The data used in the study came from a variety of sources. They included metropolitan area time series for use in some of the tests and provincial time series for use in others. An important element of the study was a careful survey of the rent control regulations that have been in effect in the ten provinces over the period 1971-93. Based on that survey, a taxonomy of control regulations was developed. The taxonomy was used to classify each province/year to one of three categories: (A) no rent regulation; (B) rent control with review (mandatory); and (C) rent arbitration (voluntary). (The taxonomy provided also some additional detail, as described in the main report.) The subsequent analysis then sought to determine the effects of regulations of types B and C on the rate of increase of rents, the responsiveness of starts of apartment units to vacancy rates and rents, the level of vacancy rates in the rental market, the proportion of households that rent, the rates of conversion of single housing units into multiple units, and the proportion of rental units in need of major repairs.

The major conclusion of the study was that there appears to be no convincing evidence that rent regulations, as they existed in various provinces in Canada from the early 1970s through to the early 1990s, had significant effects on rents, on the construction of rental units, or on vacancy rates. A more detailed statement of the more important findings follows:

  1. The data that we have used and the tests that we have carried out provide no evidence to suggest that rent controls reduce the rate of increase of rents in the long run.

  2. There is some evidence to suggest that controls cause rents to rise more rapidly than they would otherwise in periods when the rental market is "soft," especially when the control regime is type B. If the long-run rate of increase is unaffected, that would imply that under controls rent increases must be less rapid in periods of market "tightness." However, there is no significant evidence that that is the case. We are inclined therefore to discount the evidence of "soft" period effects, and emphasize the finding of no long-run effects. Given the practical difficulties of defining market "softeness" and "tightness" with precision, the latter seems to us the more credible finding.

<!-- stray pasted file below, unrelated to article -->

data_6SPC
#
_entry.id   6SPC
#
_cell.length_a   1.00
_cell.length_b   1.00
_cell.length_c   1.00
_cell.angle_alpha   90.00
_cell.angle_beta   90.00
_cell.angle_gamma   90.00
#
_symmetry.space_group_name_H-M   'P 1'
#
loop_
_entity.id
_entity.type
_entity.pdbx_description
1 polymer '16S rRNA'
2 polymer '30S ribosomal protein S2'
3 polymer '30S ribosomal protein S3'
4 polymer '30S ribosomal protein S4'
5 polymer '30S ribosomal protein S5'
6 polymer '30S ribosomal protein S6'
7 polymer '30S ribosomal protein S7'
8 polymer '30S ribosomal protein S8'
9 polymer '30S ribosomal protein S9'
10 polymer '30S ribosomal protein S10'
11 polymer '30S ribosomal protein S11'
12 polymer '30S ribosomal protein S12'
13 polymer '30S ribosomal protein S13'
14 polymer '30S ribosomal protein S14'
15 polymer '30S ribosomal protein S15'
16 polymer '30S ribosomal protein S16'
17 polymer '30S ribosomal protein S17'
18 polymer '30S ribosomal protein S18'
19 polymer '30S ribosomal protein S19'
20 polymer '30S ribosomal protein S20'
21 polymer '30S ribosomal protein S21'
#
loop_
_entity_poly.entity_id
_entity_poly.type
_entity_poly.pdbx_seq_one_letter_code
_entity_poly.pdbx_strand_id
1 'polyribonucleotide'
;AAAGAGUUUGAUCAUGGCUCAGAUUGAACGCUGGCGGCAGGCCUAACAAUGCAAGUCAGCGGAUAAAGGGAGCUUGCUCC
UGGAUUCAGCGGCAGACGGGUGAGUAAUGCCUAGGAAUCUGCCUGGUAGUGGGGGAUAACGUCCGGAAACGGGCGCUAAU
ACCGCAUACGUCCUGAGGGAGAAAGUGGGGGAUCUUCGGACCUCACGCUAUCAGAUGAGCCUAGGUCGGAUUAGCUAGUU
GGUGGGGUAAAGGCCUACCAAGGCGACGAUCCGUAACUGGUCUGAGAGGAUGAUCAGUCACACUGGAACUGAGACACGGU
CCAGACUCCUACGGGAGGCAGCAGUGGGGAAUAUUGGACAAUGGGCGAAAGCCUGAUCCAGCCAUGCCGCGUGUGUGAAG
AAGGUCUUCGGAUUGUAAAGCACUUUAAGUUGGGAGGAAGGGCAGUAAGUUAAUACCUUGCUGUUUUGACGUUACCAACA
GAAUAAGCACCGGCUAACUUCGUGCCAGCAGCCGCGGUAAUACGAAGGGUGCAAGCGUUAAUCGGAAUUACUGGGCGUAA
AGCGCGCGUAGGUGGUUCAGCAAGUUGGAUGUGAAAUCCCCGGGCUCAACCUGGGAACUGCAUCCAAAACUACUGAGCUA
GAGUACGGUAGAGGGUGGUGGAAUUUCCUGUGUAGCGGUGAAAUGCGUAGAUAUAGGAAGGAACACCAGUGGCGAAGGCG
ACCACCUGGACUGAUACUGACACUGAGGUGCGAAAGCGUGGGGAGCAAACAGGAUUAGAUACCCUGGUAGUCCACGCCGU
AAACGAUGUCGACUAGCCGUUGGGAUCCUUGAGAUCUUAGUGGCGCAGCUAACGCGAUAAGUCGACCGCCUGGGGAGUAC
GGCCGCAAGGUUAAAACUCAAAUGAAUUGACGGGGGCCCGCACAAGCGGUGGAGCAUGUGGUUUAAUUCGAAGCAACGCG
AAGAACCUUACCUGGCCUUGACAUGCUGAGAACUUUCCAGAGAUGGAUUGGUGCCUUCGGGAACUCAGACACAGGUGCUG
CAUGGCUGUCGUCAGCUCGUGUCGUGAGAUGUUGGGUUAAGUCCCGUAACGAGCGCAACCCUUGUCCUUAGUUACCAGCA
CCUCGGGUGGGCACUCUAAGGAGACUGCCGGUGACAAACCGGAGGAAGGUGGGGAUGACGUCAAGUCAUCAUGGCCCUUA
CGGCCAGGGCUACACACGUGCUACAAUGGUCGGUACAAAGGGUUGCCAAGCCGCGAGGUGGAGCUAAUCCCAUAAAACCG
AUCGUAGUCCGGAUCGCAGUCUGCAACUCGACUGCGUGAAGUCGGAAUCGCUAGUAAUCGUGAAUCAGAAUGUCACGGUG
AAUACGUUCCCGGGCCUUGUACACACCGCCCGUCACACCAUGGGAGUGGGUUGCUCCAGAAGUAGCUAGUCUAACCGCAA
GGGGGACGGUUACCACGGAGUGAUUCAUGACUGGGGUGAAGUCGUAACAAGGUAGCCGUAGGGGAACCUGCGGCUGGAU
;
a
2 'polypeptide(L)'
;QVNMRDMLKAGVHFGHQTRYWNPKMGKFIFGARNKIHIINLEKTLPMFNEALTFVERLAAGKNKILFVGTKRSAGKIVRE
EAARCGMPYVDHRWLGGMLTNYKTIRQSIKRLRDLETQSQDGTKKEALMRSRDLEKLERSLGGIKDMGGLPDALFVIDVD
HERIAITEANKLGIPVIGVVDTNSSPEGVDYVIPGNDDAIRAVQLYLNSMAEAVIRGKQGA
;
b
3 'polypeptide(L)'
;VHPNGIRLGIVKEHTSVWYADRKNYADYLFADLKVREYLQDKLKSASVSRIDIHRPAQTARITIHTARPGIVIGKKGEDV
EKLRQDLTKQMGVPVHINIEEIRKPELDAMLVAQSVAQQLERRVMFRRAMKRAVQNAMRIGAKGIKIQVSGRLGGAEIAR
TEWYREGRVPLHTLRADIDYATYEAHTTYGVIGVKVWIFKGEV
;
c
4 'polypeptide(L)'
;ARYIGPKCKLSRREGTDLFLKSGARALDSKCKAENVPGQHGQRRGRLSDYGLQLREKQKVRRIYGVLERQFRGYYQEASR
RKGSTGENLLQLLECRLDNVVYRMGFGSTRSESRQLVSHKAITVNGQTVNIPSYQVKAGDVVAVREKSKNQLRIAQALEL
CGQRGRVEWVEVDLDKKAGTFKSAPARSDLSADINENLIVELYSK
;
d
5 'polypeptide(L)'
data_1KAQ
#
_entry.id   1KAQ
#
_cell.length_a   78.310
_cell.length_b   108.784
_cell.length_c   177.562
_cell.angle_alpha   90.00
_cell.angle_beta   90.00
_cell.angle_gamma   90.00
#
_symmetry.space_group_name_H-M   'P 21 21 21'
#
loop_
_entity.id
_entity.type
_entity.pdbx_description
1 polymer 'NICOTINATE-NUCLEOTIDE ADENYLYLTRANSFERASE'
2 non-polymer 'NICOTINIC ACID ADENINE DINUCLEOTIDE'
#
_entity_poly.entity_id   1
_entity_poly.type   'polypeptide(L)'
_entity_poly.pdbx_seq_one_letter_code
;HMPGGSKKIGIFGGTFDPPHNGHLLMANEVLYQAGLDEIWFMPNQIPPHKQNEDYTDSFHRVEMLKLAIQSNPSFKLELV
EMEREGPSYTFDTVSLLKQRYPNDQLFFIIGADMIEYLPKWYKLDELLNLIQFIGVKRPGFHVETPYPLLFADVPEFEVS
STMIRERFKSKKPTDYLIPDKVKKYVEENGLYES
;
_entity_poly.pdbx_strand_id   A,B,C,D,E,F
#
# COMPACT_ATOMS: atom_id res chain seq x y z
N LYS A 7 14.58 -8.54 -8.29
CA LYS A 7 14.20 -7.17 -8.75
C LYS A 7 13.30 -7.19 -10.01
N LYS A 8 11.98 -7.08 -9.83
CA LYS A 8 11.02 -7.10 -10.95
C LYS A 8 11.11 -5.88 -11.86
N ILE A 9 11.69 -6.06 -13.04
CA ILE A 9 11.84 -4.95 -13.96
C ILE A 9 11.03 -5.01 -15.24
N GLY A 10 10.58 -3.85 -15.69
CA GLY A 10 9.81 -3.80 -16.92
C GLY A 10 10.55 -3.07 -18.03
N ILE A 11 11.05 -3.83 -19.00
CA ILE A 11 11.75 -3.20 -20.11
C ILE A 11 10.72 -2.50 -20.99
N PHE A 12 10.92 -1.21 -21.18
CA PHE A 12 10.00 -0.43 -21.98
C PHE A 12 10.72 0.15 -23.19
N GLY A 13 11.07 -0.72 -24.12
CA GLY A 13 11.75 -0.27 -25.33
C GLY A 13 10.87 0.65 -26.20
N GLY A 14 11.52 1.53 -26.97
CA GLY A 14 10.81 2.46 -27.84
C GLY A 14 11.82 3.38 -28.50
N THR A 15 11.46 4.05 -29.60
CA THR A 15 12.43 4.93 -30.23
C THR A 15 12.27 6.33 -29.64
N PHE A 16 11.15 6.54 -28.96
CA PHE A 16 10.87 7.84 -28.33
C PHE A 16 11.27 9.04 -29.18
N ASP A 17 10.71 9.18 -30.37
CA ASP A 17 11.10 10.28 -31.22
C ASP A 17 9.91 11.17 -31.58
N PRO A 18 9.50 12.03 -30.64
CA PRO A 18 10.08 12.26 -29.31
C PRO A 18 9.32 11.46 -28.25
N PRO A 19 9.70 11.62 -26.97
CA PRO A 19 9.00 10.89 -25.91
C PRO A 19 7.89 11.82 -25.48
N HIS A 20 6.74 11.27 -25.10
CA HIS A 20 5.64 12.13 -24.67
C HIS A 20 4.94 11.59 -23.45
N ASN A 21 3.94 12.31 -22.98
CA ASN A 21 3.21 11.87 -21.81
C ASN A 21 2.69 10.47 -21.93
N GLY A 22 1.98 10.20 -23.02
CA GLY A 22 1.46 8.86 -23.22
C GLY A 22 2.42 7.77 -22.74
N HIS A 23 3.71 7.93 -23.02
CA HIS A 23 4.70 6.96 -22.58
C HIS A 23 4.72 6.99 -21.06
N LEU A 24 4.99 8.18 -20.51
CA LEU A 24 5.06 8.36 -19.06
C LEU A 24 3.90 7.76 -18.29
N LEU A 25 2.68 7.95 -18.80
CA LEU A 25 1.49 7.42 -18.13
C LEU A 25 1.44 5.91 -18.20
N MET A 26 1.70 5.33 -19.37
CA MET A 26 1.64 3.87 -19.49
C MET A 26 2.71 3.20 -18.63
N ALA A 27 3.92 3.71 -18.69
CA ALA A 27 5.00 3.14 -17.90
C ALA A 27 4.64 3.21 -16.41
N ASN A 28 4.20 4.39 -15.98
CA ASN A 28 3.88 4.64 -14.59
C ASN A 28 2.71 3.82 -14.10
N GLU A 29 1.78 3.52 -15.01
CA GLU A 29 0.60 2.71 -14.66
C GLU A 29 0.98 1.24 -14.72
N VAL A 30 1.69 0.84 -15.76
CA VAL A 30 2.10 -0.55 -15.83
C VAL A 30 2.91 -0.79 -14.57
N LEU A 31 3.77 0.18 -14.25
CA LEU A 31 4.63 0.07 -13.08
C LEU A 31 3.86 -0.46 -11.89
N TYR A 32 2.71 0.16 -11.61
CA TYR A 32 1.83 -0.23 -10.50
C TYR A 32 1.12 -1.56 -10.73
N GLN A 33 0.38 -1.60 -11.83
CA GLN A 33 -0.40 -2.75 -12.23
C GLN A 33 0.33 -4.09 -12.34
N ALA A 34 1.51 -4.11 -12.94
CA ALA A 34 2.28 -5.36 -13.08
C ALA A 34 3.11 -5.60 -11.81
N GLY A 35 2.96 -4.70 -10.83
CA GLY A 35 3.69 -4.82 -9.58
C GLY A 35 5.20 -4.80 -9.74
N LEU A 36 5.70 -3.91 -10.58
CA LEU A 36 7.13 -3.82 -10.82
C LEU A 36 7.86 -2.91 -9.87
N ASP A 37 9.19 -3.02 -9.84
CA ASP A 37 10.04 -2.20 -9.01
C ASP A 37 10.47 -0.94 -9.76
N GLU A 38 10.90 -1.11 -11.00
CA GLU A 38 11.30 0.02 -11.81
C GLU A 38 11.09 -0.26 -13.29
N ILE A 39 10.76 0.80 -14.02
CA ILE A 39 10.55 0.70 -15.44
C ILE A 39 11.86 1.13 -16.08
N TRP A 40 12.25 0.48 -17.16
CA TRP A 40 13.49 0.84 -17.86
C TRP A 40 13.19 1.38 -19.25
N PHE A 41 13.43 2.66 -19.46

3. There is no convincing evidence that the responsiveness of rental unit starts to vacancy rates or rents is reduced by the imposition of controls.

  4. The formal statistical evidence suggests that type B controls tend to be associated with lower vacancy rates. However, there is no evidence of that for type C controls, of when types B and C are combined into a single rent control regime. Given the practical statistical difficulties in trying to distinguish between the effects of a particular type of regime, one the one hand, and the characteristics of the provinces in which the regime is in force, on the other, we are inclined to emphasize the lack of effects when the distinction between B and C is ignored, and to conclude that overall there is no strong evidence that controls are accompanied by reduced vacancy rates.

  5. There is some evidence that controls are associated with a higher proportion of renter households. However, that should not be taken simply as evidence that household preferences for renting are increased, although that may be the case; the proportion of renters depends also on the availability of rental units. The evidence is present for type B controls and for types B and C combined, but not for type C alone. In light of our scepticism about the reliability of distinctions between the two types we would again attach greater emphasis to the evidence obtained whe the two are combined.

  6. There is no evidence that rent controls affect the rate of conversion of single housing units into multiple units.

  7. There is no evidence that rent controls increase the proportion of occupied rental units that are in need of major repairs.